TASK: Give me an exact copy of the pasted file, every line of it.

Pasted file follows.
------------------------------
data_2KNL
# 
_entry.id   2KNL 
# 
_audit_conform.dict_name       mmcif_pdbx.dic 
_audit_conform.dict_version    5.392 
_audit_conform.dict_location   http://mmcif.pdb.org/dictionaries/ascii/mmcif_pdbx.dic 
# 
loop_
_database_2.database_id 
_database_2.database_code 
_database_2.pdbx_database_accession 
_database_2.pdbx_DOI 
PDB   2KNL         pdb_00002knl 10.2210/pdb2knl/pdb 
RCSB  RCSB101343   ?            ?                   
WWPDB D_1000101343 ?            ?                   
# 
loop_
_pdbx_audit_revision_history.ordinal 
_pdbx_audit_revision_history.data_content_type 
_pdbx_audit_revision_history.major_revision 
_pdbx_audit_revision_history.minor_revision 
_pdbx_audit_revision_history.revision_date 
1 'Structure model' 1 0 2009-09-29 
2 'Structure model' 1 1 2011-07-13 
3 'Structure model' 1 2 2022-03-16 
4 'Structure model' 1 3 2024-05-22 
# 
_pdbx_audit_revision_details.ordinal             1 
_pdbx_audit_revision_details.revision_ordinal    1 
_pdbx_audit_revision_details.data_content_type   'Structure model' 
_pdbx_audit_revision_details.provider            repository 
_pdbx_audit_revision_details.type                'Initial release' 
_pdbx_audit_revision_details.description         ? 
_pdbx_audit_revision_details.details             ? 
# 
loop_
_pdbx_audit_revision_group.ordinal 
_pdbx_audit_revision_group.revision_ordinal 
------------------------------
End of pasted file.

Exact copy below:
data_2KNL
# 
_entry.id   2KNL 
# 
_audit_conform.dict_name       mmcif_pdbx.dic 
_audit_conform.dict_version    5.392 
_audit_conform.dict_location   http://mmcif.pdb.org/dictionaries/ascii/mmcif_pdbx.dic 
# 
loop_
_database_2.database_id 
_database_2.database_code 
_database_2.pdbx_database_accession 
_database_2.pdbx_DOI 
PDB   2KNL         pdb_00002knl 10.2210/pdb2knl/pdb 
RCSB  RCSB101343   ?            ?                   
WWPDB D_1000101343 ?            ?                   
# 
loop_
_pdbx_audit_revision_history.ordinal 
_pdbx_audit_revision_history.data_content_type 
_pdbx_audit_revision_history.major_revision 
_pdbx_audit_revision_history.minor_revision 
_pdbx_audit_revision_history.revision_date 
1 'Structure model' 1 0 2009-09-29 
2 'Structure model' 1 1 2011-07-13 
3 'Structure model' 1 2 2022-03-16 
4 'Structure model' 1 3 2024-05-22 
# 
_pdbx_audit_revision_details.ordinal             1 
_pdbx_audit_revision_details.revision_ordinal    1 
_pdbx_audit_revision_details.data_content_type   'Structure model' 
_pdbx_audit_revision_details.provider            repository 
_pdbx_audit_revision_details.type                'Initial release' 
_pdbx_audit_revision_details.description         ? 
_pdbx_audit_revision_details.details             ? 
# 
loop_
_pdbx_audit_revision_group.ordinal 
_pdbx_audit_revision_group.revision_ordinal 